Friday, 30 April 2010

The Hills are alive...

I'm aware that I haven't really touched on music games much in this blog. The reason for this is that there isn't a lot to say about them. They can't be wilfully misinterpreted as metaphors for the feminist struggle and they don't tend to feature tear-jerking stories about self-sacrifice. There are never any vehicle sections and I've never come across a romantic subplot. Also I am 23 years old (or thereabouts) and like to think that I have better things to do than get really good at playing Knights of Cydonia on a plastic guitar. Scoff scoff.

But despite being 23 years old (or, you know, thereabouts) I am still quite happy to dedicate hours to Final Fantasy XIII and have even made it to the bit where you actually get to play the game properly (about 20 hours in). So I thought maybe it was about time to cast my sardonic eye Sauron-style over music video games, and perhaps work out why I have avoided doing so thus far.

Thursday, 22 April 2010

Friends of Dixie

As you are no doubt well-aware, Well-Rendered likes a good story. Well-Rendered Towers is a bustling hive of narrative threads and character arcs, happily going about their business as the odd backstory lumbers through.

However, in recent months I have been deafened by the silence from one of the downtown neighbourhoods within the Video Game Plot Metropolis. Concerned, I decided to packed a picnic and head on over there, but when I arrived, there was no-one home.

After trawling the streets for several hours, I collapsed on the street, exhausted, and cried: "Where have all the gay video game characters gone?"

So I trudged home, made myself a cup of tea and a crumpet, and began to think. This was a mystery I was determined to solve.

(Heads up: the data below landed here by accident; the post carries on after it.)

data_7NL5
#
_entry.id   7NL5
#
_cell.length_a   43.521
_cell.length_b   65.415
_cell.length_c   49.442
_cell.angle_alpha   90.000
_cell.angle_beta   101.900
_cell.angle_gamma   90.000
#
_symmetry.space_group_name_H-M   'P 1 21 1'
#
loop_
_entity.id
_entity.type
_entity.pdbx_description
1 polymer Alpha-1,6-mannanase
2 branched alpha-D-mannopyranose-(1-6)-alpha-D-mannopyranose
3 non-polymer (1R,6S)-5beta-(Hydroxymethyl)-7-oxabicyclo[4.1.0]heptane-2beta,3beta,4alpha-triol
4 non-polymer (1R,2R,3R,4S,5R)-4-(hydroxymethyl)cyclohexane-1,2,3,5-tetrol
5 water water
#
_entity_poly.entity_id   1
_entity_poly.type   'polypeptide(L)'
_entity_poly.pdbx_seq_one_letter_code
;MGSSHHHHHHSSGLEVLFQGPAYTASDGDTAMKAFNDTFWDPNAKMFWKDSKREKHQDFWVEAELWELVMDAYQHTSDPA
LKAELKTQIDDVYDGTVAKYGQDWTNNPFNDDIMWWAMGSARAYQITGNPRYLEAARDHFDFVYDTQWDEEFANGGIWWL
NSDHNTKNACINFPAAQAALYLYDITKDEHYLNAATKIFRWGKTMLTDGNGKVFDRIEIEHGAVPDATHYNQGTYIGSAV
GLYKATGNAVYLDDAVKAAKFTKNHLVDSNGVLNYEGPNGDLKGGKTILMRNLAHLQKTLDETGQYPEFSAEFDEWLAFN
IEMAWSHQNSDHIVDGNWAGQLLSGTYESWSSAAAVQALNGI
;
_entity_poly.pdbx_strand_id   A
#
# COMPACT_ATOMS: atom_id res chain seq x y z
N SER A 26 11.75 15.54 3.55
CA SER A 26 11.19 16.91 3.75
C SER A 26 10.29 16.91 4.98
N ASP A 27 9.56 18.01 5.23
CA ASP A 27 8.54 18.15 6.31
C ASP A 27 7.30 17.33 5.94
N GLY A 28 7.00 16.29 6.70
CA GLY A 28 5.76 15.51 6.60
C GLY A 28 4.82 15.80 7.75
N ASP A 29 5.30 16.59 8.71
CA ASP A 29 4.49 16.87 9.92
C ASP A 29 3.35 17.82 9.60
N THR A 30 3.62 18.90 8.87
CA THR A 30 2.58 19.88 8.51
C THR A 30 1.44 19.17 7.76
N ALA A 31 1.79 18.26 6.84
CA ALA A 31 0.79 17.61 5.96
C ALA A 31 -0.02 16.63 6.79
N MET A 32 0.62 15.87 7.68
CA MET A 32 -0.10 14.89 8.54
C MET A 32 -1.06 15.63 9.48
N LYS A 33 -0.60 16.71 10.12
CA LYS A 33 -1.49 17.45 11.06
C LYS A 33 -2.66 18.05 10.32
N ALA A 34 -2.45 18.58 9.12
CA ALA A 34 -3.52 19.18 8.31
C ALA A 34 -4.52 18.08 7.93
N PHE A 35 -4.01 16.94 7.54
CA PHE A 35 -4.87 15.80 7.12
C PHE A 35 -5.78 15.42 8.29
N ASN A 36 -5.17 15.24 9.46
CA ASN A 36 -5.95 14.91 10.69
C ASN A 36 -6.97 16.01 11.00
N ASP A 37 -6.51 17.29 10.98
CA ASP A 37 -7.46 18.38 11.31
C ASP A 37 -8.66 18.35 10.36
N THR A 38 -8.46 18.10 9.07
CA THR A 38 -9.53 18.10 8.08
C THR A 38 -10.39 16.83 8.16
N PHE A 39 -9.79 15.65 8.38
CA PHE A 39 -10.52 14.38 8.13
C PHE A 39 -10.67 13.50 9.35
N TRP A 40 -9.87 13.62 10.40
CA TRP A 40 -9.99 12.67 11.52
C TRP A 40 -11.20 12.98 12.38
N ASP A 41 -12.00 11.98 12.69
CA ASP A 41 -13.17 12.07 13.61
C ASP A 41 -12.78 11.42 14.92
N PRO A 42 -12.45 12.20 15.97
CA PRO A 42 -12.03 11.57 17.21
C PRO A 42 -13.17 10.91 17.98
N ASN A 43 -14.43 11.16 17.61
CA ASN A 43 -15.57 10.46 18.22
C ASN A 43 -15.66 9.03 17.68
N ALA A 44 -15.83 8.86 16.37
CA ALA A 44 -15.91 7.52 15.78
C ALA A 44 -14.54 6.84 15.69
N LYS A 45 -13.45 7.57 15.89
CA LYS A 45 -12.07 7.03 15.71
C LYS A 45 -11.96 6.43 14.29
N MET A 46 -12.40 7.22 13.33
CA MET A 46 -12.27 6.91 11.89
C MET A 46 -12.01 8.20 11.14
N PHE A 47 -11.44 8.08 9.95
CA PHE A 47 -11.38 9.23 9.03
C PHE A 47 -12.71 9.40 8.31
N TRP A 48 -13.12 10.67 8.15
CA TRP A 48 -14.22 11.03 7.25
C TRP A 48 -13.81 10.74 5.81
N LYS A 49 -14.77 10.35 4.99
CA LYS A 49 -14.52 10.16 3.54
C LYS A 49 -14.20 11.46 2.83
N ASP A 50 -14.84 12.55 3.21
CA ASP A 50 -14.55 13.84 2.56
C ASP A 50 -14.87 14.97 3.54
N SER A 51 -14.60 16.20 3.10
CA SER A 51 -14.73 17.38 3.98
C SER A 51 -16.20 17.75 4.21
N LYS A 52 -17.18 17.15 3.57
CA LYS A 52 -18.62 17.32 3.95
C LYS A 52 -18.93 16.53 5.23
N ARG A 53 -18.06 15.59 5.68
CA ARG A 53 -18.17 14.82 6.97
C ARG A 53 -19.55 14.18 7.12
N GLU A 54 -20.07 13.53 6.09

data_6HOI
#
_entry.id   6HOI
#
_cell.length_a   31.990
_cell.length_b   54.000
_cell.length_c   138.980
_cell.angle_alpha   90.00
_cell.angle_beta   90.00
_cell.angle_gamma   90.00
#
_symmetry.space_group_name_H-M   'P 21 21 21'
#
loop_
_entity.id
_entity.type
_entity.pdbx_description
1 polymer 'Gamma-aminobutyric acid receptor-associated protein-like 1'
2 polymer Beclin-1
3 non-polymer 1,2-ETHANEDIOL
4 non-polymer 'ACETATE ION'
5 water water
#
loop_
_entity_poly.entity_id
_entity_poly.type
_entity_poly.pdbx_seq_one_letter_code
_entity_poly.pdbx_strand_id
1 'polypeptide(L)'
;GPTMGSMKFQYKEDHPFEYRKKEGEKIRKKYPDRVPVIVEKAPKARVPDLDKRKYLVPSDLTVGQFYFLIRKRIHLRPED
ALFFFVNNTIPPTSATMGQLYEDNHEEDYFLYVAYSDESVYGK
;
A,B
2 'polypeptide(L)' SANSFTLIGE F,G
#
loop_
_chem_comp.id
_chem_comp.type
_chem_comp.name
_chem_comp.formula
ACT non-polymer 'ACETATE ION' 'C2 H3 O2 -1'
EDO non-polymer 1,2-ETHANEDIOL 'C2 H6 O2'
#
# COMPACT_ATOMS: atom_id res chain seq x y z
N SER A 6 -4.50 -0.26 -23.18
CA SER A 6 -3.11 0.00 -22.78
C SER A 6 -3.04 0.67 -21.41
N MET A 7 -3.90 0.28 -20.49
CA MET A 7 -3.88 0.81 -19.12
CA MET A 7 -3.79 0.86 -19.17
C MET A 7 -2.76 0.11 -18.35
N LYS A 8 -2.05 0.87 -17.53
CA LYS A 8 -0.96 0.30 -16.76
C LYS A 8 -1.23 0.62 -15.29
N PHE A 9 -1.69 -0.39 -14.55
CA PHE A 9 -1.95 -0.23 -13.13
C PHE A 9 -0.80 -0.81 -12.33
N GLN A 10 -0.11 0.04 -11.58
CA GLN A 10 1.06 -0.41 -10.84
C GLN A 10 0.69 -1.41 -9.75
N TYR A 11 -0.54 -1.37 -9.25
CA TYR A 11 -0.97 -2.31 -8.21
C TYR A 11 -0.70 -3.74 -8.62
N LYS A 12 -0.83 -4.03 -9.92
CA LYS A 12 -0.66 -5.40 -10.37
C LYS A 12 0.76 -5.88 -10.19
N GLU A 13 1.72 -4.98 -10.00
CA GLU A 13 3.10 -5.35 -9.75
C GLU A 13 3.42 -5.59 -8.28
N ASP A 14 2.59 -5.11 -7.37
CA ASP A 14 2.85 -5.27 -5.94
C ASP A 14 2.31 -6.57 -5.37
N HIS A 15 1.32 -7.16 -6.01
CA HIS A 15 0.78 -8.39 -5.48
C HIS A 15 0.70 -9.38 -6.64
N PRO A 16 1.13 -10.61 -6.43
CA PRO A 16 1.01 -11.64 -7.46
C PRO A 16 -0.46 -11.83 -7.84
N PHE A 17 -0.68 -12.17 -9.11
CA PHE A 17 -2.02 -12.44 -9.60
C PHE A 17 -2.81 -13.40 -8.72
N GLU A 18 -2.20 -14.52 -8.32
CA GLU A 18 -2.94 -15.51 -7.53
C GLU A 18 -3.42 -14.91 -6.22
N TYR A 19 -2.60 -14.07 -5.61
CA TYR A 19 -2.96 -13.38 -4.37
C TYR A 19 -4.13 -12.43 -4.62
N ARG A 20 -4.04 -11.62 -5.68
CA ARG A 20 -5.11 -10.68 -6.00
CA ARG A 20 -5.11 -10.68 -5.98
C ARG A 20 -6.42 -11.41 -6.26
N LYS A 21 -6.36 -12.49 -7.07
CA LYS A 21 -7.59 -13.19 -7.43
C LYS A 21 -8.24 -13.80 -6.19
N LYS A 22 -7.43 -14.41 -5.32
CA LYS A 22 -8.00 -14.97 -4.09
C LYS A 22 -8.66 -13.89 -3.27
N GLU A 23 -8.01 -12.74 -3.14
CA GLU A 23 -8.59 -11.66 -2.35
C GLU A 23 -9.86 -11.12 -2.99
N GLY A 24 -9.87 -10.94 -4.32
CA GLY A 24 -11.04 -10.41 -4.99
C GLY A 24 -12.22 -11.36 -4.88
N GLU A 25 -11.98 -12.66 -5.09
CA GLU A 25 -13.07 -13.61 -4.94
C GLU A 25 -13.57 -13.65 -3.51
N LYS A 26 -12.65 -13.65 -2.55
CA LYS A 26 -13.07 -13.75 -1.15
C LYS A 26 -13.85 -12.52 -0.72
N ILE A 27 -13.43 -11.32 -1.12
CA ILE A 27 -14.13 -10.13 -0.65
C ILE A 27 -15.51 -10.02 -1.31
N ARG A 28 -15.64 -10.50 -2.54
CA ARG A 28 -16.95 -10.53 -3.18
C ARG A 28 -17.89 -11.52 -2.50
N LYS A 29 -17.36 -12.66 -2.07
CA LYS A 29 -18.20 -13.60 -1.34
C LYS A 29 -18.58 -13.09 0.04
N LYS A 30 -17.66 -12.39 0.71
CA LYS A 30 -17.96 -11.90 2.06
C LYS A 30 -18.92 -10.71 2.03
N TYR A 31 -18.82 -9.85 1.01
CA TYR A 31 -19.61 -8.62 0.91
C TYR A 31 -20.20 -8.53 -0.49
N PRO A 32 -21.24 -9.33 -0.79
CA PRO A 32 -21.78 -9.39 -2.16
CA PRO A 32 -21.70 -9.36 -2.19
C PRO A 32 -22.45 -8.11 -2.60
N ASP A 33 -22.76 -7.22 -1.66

Thursday, 15 April 2010

Manual Labour

Unlike music, video games have always been a digital medium. This means that digital piracy and internet file sharing of games have been around pretty much as long games themselves. Moreover, video games and the internet have grown up alongside each other, so the games industry and the internet have always been pretty friendly bedfellows.

The same cannot be said for the music industry, for a variety of reasons. Rest assured, I am not going to get all ethical on yo' ass and start complaining about or campaigning for internet piracy and file sharing. I'm more an interested observer (read: fence sitter) commenting breezily from my (probably organic) armchair. Anyway, I'm more interested (this week, anyway) in the idea of video games as a physical format, and especially in that pillar of excellence, the Video Game Instruction Manual.

Friday, 9 April 2010

Friends, Buddies and Non-Playable Countrymen

Egypt was wonderful, thank you for asking.

I wandered around the Temple of Karnak going (not out loud, obviously) "Wow, it looks just like it does in the game", momentarily forgetting that the Temple of Karnak was built a few years before Tomb Raider: The Last Revelation was released.

The Temple of Karnak